As with the best ambient sound experiments, “The Ship” proves a wholly immersive listening experience. Over the course of the track’s 21-minute runtime, any discernible melodic figure is ignored in favor of a repetitive, gradual evolution of the synth swells. Here, they afford a hypnotic quality, gently rolling in and out with only the subtlest of variation, becoming the musical embodiment of a mercilessly unrelenting, unforgiving sea.
Yet where “The Ship” can at times feel oppressive in its melancholy, the three-part “Fickle Sun” suite offers an undercurrent of optimism. In the first and longest part, “Fickle Sun” plays again with the measured evolution of sounds building upon one another. Instead of remaining at a menacing simmer, it allows for rolling peaks and valleys to form a far more traditionally structured song. In this, too, he adds elements of heavily distorted, reverberating guitar and intermittent crashes and synth brass stabs that cut through the track’s more monotonous droning passages. Contrasted with the preceding “The Ship,” “Fickle Sun,” especially as it reaches its midway point, becomes something far more explosive and prone to an instability that manages to stave of the hypnotic effect ambient music tends to have.
Further exploring this break from the established template of “The Ship,” Eno abandons his droning, chant-like voice in favor of a more mellifluous baritone that rises and falls within a limited melodic range, not unlike that of one-time protégé and collaborator Nico. But rather than laying his voice out naked and unfettered, he again layers octaves to create a deeply resonant effect that becomes something of a synthetic instrument in and of itself. By track’s end, this approach, coupled with the menacing sonic textures and intermittent string swells, has a gently unsettling effect that lingers long after the drone dies out.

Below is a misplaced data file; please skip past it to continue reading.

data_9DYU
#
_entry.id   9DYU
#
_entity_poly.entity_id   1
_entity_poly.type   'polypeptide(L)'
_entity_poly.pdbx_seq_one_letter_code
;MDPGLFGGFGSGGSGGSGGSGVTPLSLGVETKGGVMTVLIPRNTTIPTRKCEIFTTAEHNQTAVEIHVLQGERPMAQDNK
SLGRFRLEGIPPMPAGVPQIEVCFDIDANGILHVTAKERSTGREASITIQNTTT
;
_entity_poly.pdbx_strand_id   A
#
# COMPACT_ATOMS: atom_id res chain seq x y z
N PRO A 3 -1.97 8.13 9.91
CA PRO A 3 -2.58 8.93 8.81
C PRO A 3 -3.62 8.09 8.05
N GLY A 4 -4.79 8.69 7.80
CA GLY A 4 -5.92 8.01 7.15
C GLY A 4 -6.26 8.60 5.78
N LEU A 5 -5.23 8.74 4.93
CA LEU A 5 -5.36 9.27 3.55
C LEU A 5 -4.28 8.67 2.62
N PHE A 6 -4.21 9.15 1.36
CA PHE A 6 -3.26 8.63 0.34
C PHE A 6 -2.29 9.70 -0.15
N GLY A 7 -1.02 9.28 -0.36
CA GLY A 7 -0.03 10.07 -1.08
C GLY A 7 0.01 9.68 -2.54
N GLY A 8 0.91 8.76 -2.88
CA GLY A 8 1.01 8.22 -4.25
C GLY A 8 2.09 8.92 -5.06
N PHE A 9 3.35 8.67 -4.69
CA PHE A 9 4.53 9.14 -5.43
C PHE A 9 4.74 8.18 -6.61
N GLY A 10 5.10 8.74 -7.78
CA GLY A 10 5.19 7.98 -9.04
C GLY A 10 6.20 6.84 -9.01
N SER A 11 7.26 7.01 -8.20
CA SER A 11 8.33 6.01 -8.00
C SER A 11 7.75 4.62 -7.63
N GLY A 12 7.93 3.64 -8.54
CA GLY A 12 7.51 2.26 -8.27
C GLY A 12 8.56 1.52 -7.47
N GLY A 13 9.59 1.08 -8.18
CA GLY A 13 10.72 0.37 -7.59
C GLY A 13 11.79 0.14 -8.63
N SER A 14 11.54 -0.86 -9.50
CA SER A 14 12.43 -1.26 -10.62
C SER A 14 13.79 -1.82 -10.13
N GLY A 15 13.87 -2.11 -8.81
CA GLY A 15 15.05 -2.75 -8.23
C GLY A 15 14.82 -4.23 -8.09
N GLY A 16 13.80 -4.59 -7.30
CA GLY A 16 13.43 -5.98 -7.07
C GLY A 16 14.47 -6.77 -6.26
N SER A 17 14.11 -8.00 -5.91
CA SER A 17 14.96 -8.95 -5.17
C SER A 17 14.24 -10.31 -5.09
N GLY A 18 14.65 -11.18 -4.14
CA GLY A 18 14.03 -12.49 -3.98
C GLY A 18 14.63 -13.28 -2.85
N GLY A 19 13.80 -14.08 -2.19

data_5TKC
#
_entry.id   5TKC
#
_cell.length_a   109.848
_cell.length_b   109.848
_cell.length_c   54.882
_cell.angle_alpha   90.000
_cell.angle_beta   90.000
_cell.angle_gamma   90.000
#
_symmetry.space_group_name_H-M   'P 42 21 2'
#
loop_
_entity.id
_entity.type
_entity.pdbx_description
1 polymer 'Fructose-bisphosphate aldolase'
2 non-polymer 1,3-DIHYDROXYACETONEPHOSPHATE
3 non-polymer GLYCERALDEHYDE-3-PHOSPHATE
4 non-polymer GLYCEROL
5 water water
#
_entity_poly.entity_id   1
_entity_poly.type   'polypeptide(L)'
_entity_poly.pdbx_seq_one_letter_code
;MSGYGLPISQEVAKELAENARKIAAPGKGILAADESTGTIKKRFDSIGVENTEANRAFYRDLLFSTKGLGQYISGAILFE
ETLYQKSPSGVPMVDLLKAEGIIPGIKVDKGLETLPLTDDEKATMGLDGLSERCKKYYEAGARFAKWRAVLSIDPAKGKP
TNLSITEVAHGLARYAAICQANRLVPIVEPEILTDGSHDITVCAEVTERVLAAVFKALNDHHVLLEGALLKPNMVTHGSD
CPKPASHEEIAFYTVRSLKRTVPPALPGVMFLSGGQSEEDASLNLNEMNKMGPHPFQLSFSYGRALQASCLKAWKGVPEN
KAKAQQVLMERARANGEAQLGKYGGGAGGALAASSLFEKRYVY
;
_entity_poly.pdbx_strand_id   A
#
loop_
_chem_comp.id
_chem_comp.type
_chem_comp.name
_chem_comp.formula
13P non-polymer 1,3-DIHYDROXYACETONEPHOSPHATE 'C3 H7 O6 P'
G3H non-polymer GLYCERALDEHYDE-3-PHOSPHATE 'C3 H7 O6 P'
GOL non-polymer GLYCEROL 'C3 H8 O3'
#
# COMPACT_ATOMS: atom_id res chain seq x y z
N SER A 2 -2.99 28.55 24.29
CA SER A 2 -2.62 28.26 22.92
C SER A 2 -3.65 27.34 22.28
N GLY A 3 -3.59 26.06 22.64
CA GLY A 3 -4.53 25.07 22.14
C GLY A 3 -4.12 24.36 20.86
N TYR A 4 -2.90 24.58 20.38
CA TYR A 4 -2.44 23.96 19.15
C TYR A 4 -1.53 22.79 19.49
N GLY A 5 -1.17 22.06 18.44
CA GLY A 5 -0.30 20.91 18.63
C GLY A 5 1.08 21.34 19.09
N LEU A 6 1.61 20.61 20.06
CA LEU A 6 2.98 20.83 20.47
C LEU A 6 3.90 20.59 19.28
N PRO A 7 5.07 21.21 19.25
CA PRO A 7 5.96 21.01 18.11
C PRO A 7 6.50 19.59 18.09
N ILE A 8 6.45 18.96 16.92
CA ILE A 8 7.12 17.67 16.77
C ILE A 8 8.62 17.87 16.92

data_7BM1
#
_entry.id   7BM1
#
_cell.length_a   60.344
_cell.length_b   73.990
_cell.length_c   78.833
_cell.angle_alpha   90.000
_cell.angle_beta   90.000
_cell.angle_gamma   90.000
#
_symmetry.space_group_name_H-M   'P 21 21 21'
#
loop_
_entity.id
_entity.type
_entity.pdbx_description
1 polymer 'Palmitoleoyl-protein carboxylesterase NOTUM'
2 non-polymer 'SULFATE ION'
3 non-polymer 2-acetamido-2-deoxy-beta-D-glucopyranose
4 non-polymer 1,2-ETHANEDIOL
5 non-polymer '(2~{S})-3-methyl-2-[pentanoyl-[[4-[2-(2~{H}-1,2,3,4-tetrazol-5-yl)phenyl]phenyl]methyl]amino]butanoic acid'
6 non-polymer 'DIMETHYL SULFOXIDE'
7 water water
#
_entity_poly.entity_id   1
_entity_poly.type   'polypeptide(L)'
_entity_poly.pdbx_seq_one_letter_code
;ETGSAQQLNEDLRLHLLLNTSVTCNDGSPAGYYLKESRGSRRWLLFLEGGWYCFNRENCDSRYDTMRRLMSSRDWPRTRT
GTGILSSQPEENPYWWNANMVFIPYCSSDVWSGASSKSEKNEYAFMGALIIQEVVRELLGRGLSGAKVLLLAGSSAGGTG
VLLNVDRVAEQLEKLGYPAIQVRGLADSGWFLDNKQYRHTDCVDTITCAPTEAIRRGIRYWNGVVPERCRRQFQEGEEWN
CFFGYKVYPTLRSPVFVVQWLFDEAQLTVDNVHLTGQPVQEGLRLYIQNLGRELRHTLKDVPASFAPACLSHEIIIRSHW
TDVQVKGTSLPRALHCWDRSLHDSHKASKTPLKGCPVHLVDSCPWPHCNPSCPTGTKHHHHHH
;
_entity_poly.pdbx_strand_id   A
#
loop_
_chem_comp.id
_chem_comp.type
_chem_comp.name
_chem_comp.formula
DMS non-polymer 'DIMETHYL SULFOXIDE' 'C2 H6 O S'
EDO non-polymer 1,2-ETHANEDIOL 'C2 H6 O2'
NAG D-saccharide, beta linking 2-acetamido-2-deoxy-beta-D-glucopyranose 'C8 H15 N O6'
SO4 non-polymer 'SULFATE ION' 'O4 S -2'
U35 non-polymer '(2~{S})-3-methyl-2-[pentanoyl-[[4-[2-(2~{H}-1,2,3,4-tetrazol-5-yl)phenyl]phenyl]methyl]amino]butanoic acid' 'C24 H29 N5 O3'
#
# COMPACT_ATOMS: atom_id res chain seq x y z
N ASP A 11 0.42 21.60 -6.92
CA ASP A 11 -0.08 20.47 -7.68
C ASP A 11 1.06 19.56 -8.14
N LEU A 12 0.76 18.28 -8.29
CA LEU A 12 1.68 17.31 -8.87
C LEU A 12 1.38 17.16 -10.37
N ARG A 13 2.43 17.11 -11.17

On “The Hour is Thin,” the suites middle part, Peter Serafinowicz lends his dulcet tones to a prim and proper recitation atop Eno’s sparse, Satie-esque piano. After the magnitude of both the first part of “Fickle Sun” and “The Ship,” “The Hour is Thin” feels like something of an unwanted interloper designed to give an air of solemn gravity to the album. It’s not necessarily a detriment to the album as a whole, but it’s certainly anomalous in its approach and somewhat distracting given the measured monologue from Serafinowicz.
Fortunately, the three-part suite ends with a gorgeous cover of Lou Reed’s “I’m Set Free.” Here Eno allows for the first time traditional rock instrumentation and percussion to enter the fray. Its lush strings coupled with Eno’s melancholic vocals help to make this one of the album’s more affecting moments. It’s a fine, fitting way to close what ultimately proves to be one of Brian Eno’s finest latter day efforts. If only we all could experience such seemingly limitless depths of creativity and sustained relevance and influence over the course of some five decades. Instead of resting on his laurels, with The Ship Eno continues to explore the unlimited possibilities afforded by the unbridled creativity of a so-called non-musician.